Little boy suffering from Autism sitting on the couch upset.


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Autism is both one of the most talked about and least understood mental health disorders in the United States today. Known as Autism Spectrum Disorder (ASD), it is a condition that causes developmental delays, learning disabilities, communication problems, abnormal social skills, and behavioral problems that range from mild to severe. ASD also includes several delineations, including Asperger’s Syndrome, Rett Syndrome, Childhood Disintegrative Disorder, and Pervasive Development Disorder, not otherwise specified (PDD-NOS).

It is precisely because of this wide range of symptoms that many outside of the medical community misunderstand and misinterpret autism. But because of its pervasive nature – the CDC estimates that 1 percent of the world’s population is affected by some form of autism – we are learning more and more about autism.

ASD is also prevalent and rising amongst children. A recently released CDC study conducted across 11 states shows that, amongst 4-year-olds, 1 in 64 were affected by autism. That rate (15.6 percent) is up from the 14.1 percent of the same study conducted in 2014. Boys are four times more likely to have ASD than girls.

And because of the wide range of symptoms, many people diagnosed with ASD can be highly functional. However, just because someone is functional does not mean that they are not suffering from mental health concerns. And should these concerns go untreated, ASD can lead to a higher incidence of immune disorders (allergies, asthma), diabetes, heart disease, motor disorders, cancer, obesity, schizophrenia and even suicidal thoughts and behavior. It can also come to dominate all phases of your life.

That is why it is important to obtain an early and accurate diagnosis, followed by targeted treatment – which can be supplied by qualified specialists, including child psychiatrists.

child with autism unable to show emotion on their face.

How autism works

The signs of autism will usually make themselves known by age 2 or 3 – though they may also appear earlier. Due to its effect on developmental functions, ASD can be difficult to pinpoint and can occur at different ages. ASD also includes a wide range of symptoms – known as a spectrum.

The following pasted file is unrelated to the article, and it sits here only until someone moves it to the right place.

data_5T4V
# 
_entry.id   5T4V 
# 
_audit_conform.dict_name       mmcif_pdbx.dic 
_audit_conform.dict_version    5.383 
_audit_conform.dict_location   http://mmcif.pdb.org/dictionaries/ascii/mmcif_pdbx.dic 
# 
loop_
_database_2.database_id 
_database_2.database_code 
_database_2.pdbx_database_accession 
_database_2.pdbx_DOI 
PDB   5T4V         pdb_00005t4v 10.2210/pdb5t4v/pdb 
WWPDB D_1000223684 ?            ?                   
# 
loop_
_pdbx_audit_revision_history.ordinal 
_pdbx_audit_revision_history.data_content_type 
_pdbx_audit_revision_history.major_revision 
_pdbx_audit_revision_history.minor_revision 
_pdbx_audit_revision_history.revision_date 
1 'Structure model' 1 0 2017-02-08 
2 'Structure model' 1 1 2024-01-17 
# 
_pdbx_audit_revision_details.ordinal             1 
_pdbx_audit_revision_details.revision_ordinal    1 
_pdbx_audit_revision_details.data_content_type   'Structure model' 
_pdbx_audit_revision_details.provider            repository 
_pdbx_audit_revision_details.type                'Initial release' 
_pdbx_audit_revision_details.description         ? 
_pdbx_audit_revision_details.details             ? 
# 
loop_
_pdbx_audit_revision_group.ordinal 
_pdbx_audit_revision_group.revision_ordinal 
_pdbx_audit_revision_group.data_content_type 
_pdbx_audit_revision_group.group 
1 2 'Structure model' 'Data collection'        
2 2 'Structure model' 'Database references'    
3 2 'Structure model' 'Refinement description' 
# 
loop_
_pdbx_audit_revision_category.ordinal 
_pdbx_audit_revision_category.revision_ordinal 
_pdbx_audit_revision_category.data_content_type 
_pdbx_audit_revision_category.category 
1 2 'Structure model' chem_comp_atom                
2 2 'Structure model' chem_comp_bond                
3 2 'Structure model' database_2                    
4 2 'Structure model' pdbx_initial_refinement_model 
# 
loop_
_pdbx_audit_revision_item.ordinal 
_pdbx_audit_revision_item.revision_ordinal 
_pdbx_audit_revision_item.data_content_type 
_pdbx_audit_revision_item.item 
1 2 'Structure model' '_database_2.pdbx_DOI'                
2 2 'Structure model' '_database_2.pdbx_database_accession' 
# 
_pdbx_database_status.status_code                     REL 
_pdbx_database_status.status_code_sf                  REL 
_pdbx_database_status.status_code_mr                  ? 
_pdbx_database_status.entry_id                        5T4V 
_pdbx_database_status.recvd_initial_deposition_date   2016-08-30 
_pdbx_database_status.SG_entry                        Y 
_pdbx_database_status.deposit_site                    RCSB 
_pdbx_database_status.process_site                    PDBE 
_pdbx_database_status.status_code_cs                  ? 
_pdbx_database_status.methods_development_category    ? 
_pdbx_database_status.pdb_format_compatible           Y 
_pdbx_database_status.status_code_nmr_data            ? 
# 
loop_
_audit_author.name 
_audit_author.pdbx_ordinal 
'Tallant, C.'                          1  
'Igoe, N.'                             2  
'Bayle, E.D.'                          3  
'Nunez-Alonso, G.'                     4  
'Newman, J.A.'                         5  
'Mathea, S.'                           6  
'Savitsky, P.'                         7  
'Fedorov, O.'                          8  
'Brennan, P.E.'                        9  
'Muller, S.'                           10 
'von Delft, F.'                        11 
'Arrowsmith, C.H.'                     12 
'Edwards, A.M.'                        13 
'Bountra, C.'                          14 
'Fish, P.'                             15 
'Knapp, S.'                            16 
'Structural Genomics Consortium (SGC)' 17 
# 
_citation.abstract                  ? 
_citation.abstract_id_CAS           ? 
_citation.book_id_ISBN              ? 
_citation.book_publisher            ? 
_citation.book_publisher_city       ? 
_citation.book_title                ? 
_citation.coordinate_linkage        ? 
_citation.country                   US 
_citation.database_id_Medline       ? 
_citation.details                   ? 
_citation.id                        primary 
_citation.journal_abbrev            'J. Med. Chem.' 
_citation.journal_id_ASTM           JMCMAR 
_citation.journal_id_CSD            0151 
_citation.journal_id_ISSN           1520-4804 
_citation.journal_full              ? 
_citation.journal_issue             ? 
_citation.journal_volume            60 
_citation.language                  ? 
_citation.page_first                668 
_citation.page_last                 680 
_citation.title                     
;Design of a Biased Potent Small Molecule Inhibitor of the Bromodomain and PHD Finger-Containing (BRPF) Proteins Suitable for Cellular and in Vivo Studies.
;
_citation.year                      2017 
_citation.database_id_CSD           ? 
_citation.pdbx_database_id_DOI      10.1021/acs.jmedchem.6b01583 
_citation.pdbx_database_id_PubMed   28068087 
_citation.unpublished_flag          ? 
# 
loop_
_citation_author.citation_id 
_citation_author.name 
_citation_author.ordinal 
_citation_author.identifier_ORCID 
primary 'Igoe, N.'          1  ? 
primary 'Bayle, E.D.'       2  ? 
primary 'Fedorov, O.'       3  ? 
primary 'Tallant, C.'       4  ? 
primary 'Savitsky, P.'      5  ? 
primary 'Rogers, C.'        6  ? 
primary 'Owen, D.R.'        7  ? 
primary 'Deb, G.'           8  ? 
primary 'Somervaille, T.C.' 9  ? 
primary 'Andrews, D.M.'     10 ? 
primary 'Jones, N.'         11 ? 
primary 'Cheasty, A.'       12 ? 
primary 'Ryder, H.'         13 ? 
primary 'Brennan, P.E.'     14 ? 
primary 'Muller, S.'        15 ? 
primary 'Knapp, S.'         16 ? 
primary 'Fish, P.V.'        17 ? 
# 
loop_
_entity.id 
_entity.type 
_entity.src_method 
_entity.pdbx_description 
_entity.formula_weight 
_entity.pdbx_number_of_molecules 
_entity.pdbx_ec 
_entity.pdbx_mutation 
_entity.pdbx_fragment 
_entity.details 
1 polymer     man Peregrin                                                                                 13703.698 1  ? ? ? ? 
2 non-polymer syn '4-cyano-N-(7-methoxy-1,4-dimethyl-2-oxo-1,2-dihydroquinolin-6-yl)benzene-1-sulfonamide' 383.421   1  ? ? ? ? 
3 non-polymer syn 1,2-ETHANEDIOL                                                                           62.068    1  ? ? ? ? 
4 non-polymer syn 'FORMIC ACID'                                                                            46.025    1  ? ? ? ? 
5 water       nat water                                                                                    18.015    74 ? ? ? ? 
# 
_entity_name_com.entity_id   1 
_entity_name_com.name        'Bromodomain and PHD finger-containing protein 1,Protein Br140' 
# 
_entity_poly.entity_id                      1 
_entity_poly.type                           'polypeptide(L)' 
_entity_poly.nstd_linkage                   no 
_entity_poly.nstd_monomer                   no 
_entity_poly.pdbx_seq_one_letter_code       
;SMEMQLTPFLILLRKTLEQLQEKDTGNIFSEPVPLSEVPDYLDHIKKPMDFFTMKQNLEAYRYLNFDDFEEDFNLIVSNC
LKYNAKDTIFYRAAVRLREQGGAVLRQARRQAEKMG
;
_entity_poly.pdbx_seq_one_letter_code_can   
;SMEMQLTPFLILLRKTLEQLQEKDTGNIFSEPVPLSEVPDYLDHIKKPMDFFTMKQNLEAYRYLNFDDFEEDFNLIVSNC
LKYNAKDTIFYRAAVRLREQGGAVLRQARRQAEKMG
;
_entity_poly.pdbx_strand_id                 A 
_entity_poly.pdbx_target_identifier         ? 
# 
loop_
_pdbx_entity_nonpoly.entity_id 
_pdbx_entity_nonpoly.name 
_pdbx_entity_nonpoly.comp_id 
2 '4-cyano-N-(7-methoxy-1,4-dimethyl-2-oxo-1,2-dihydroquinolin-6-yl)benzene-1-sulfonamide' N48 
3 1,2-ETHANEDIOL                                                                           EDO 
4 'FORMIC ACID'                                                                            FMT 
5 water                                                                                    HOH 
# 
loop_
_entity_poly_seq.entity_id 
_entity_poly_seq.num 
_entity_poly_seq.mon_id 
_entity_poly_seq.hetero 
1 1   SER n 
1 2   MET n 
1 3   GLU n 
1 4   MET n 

The CDC lists these indicators:

  • Avoids or does not keep eye contact
  • Does not respond to name by 9 months of age
  • Does not show facial expressions like happy, sad, angry, and surprised by 9 months of age
  • Does not play simple interactive games like pat-a-cake by 12 months of age
  • Uses few or no gestures by 12 months of age (e.g., does not wave goodbye)
  • Does not share interests with others (e.g., shows you an object that he or she likes by 15 months of age)
  • Does not point or look at what you point to by 18 months of age
  • Does not notice when others are hurt or sad by 24 months of age
  • Does not pretend in play (e.g., does not pretend to “feed” a doll by 30 months of age)
  • Shows little interest in peers
  • Has trouble understanding other people’s feelings or talking about own feelings at 36 months of age or older
  • Does not play games with turn taking by 60 months of age

New studies indicate that autism affects early brain development in multiple ways. In fact, doctors now believe ASD can inhibit 8 to 10 factors that are present in normal brain function. And research indicates that ASD can be triggered by multiple factors – whether it be genetics or environmental factors that trigger the condition. However, there are also certain universal risk factors that increase the likelihood of ASD, including:

  • Having a child at an older age
  • Having a previous child with ASD
  • Genetic conditions (including Rett Syndrome, Fragile X Syndrome, or Down’s Syndrome)
  • Extreme premature birth or a very low birth weight